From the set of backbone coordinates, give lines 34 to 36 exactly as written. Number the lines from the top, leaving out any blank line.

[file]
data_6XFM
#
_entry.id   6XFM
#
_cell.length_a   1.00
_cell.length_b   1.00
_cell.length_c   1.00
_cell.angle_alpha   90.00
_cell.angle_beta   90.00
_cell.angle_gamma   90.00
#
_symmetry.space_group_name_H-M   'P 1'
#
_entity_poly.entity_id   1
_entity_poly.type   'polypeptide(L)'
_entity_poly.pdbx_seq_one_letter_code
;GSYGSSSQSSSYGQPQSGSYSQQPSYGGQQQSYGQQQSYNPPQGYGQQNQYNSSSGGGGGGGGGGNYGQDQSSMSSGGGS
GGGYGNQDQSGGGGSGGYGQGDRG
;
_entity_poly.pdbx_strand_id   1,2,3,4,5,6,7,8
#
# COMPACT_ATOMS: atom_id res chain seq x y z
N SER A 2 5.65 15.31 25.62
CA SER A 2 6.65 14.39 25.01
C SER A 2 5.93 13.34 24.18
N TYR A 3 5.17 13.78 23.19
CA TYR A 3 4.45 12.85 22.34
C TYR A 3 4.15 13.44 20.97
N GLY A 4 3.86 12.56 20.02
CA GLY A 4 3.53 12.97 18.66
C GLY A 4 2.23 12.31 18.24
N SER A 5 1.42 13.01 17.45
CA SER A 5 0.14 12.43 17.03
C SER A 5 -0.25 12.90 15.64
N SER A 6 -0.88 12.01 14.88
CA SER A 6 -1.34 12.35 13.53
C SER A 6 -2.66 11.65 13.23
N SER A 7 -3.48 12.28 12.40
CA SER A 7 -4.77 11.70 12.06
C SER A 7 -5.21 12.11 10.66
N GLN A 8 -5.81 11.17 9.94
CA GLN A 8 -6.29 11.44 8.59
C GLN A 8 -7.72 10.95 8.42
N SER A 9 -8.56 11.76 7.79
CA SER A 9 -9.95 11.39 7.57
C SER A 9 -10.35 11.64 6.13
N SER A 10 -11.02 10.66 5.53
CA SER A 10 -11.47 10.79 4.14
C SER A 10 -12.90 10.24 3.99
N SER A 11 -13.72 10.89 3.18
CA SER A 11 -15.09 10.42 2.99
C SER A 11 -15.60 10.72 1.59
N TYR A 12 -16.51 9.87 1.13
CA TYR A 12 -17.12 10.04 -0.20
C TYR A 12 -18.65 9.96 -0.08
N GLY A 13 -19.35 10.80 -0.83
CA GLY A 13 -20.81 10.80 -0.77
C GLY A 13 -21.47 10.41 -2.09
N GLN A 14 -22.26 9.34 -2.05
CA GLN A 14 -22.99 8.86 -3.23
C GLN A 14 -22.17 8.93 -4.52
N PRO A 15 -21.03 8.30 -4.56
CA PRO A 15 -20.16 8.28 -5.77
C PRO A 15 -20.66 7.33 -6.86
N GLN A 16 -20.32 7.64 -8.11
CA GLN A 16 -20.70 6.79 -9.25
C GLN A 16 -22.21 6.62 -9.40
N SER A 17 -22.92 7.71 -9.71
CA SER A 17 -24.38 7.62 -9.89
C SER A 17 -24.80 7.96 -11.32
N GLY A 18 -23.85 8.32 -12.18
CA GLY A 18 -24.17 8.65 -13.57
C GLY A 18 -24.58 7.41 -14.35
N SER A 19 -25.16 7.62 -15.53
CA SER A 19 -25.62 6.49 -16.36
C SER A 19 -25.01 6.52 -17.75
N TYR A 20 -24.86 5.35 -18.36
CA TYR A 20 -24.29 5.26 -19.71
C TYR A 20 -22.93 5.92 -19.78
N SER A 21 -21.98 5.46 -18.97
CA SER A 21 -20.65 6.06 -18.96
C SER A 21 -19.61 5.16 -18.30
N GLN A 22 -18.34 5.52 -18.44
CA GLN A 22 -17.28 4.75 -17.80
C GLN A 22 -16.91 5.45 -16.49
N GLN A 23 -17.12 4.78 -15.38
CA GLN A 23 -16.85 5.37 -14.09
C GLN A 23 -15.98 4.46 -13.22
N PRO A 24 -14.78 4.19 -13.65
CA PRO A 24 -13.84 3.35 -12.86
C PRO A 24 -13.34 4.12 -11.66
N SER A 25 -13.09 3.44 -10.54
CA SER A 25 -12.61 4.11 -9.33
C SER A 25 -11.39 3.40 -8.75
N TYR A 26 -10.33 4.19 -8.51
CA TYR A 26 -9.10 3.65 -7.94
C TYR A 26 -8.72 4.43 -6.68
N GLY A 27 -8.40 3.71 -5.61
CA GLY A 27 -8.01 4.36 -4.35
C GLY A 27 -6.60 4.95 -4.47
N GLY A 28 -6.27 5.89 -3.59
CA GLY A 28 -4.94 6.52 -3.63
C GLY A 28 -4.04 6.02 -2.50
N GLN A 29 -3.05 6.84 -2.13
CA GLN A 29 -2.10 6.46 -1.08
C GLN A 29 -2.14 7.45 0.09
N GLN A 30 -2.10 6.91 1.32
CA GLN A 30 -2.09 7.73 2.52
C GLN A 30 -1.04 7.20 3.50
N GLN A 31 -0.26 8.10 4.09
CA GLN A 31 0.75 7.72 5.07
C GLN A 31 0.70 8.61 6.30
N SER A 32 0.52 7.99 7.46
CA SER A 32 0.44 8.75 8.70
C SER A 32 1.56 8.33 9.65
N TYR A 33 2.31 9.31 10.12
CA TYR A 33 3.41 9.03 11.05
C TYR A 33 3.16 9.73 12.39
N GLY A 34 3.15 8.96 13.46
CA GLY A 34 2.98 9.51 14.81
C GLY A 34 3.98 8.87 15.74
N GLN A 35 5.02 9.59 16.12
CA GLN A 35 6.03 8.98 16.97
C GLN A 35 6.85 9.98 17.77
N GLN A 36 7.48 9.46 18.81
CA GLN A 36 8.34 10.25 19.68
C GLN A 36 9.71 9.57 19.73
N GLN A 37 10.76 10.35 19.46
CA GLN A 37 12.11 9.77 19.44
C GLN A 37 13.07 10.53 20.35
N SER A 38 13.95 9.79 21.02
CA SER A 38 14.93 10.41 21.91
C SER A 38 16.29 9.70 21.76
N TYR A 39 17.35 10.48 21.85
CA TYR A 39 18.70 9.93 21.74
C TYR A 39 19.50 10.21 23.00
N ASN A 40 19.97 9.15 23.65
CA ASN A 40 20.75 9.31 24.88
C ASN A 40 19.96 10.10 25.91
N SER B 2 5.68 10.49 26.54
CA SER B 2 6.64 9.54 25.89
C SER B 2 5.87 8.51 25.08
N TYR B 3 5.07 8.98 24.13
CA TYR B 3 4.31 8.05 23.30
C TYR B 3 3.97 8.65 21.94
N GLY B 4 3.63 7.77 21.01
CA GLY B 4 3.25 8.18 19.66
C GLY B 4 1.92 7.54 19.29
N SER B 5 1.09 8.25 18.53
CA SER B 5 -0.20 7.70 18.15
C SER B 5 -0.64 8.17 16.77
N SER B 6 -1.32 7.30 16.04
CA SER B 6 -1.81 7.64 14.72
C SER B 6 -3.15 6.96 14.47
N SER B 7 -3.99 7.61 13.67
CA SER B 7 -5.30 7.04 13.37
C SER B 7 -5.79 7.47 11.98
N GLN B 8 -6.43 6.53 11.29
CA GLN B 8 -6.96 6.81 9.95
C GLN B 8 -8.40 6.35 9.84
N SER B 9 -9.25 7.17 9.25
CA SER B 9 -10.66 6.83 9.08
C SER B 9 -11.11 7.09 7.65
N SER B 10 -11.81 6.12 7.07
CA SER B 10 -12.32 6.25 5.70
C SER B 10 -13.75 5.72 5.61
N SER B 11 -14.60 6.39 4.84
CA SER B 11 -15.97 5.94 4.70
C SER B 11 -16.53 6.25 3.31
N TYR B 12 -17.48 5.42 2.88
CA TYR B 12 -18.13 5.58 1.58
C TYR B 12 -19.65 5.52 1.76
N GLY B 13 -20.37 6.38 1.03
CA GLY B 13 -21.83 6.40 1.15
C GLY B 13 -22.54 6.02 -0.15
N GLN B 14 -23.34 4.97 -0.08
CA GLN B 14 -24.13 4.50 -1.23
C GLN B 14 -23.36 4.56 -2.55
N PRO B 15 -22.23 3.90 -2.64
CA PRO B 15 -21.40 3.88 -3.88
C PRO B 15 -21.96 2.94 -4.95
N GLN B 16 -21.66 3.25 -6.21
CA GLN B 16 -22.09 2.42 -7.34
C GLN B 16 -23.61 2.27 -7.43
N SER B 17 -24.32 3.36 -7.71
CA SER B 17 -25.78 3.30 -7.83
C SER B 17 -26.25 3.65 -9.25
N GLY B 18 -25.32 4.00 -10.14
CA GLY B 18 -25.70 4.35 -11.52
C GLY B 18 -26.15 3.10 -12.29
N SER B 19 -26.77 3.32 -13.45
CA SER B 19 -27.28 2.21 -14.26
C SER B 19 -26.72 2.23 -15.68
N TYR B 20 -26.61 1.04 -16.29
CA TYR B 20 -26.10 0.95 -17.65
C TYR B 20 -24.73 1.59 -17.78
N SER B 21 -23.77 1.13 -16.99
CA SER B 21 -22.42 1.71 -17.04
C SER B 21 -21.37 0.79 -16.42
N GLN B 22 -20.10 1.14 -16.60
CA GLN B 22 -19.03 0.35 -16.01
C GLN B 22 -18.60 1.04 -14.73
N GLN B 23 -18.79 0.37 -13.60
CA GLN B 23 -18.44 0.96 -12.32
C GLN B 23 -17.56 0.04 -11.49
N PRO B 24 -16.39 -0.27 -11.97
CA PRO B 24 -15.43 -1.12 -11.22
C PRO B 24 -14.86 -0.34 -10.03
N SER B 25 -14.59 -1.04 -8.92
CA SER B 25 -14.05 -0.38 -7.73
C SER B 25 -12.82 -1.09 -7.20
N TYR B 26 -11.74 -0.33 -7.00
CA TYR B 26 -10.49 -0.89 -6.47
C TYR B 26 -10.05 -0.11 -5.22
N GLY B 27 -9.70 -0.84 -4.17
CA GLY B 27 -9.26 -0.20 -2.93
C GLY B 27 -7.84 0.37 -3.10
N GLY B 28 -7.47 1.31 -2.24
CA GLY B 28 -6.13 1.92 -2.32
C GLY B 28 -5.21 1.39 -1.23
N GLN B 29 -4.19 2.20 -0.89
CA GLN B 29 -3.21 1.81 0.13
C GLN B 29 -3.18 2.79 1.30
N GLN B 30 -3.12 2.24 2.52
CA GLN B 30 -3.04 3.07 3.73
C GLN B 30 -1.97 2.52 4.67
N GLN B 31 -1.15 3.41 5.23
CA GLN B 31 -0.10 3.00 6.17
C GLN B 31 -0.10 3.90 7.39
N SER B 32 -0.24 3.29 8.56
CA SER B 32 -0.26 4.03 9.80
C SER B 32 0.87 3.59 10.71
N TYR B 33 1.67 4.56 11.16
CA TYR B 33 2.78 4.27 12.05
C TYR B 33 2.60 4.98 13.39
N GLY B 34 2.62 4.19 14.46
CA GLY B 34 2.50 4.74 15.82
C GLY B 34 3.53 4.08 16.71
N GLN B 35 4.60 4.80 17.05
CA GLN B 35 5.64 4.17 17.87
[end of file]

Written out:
C SER A 5 -0.25 12.90 15.64
N SER A 6 -0.88 12.01 14.88
CA SER A 6 -1.34 12.35 13.53